Oncologists, neuropsychologists and other health care professionals intensively research cognitive impairments because of posterior fossa and cerebellum lesions concerned with recovery process of cancer survivors (Margelish, 2015; Schmahman, 2004). It was shown that there is a deficit in executive functions, attention, working memory, processing speed and academic performance in oncological patients (Lockwood et al., 1999). Audio-motor synchronization skills may be related to working memory processes mediated by the prefrontal cortex (Chen et al, 2008).
Timing and cognitive functions shared such brain regions as basal ganglia, cerebellum, prefrontal cortex (PFC), premotor cortex (PMC), supplementary motor area (SMA) (Konoike et al., 2015; Repp&Su, 2013).
Children treated for posterior fossa tumors (PFT) and acute lymphoblastic leukemia (ALL) have mild to heavy nervous system damage because of chemo- and radiotherapy. ALL patients mostly have general and mild decline, and PFT patients have focal and mostly moderate to heavy nervous system’s problems. PFT affect cerebellar and IV ventricle region that by the way relate to rhythm production and perception. Because of pathological process itself and subsequent severe treatment, children demonstrate motor and cognitive problems (Margelish, 2015).
It was hypothesized that the ability to synchronize their movements with auditory cues, to maintain rhythm without external signals, to maintain basic rhythm in the presence of interfering rhythm (distractor) is associated with CNS damage degree. Children with ALL (mild impairment) would demonstrate worse audio-motor synchronization ability compared to controls, children with PFT would demonstrate the most pronounced decline in audio-motor synchronization tests (compared to controls and ALL-group).
Purpose of the Study
The aim of our study was to investigate audio-motor synchronization abilities in children with different nervous system lesions.
Our sample included 98 children, divided into three groups. The first group was consisted of children treated for posterior fossa tumors, mostly medulloblastoma and astrocytoma (PFT-group, n=44, mean age 12.092.92 years). These types of tumors affect cerebellar area and the IV ventricle. Such patients usually treated with surgery, chemo- and high doses of radiation on the local brain regions (brain stem and cerebellum). That is why children from this group demonstrated the most pronounced central nervous system (CNS) lesions and motor and cognitive problems. The second group was a group of children with acute lymphoblastic leukemia (ALL-group, n=16, mean age 11.943.62 years). ALL is the most prevalent pediatric cancer type, but the CNS damage mild to moderate because of small doses of radiation for the whole body. The third group was a control group of neurologically healthy children (control group, n=37, mean age 11.762.64).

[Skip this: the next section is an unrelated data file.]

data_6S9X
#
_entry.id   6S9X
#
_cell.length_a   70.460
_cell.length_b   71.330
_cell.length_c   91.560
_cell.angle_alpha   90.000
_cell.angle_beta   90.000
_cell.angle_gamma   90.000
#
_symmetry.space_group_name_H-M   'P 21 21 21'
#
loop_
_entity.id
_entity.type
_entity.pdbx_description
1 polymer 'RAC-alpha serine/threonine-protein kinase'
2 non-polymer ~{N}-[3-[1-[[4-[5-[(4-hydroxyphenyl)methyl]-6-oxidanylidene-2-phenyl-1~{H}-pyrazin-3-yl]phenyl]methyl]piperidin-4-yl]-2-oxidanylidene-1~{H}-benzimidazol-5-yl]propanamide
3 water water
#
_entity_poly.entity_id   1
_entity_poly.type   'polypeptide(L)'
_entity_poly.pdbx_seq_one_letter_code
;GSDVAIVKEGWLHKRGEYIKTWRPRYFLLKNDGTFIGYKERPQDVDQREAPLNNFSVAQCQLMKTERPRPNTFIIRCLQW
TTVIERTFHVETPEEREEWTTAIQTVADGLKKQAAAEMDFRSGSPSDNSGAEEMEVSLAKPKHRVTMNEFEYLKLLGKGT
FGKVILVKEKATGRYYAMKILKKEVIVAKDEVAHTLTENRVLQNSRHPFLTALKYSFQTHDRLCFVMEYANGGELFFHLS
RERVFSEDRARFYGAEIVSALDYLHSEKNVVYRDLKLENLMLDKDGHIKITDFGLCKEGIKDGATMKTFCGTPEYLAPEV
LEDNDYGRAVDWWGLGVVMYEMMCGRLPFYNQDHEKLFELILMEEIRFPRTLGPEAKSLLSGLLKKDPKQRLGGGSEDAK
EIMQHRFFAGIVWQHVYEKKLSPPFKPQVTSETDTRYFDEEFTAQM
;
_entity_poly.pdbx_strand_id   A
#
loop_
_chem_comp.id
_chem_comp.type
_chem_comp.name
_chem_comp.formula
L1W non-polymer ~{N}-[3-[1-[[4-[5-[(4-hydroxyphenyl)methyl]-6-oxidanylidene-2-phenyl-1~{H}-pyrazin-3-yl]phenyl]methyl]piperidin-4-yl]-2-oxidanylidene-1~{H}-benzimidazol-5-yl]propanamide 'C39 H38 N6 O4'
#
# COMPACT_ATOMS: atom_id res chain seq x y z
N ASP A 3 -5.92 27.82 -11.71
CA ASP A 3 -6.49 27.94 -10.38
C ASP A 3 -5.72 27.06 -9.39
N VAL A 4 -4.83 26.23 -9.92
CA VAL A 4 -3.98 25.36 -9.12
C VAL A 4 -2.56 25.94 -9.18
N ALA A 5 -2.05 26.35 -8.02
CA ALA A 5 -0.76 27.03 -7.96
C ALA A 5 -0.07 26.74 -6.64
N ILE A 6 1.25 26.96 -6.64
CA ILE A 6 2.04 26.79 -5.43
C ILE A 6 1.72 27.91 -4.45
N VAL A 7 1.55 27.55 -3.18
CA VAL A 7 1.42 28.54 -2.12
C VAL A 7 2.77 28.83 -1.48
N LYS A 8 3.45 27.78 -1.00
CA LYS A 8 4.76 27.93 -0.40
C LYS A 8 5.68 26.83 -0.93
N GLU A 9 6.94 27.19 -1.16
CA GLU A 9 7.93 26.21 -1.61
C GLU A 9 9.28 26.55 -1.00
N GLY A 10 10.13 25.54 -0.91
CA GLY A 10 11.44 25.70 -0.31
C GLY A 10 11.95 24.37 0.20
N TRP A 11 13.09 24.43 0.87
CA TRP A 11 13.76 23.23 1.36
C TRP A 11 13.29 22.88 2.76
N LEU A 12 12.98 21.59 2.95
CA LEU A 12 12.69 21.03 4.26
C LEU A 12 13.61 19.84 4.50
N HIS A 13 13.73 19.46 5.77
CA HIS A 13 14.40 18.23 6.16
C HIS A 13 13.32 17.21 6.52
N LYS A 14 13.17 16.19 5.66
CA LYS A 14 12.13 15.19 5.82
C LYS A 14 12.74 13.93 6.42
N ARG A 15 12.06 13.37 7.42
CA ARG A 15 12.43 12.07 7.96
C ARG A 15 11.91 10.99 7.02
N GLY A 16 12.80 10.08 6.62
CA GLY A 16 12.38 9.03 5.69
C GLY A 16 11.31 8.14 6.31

During audio-motor synchronization task children had to tap out a regular beat with their dominant hand on a special pad. Children performed four simple synchronization tasks: to synchronize hand movements (taps) with the external sounds with 40, 60, 90 and 120 bpm frequencies. The examples of the rhythmic tasks recordings are shown on Fig.
The green line indicates sound metronome beat. A child hear these sounds with regular inter-stimulus-intervals (ISI) in his/hers earphones. The red line indicates child’s taps.
Then participant performed second (2nd) and third (3rd) tasks that are more complex. One was so-called “rhythm memory test” and the other was “interfering rhythm test” (designed for distractibility assessment) (fig. 2, 3).
The rhythm memory task consisted of two parts: in the 1st part (30 seconds) a child should tap with 60 bpm sound of metronome, then, in the 2nd part the metronome was switching off and a child continued to tap with the same rhythm without auditory cues, according to his/hers memory (next 30 seconds).
The interfering rhythm task also consisted of two parts. The 1st part was the same as in memory task: to tap accordingly to the 60 bpm metronome beat (30 seconds). During the second part additional rhythm with different frequency and sound was switched on. A child should continue to tap according to the basic 60 bpm rhythm (next 30 seconds) and not to pay attention to the interfering rhythm (distractor).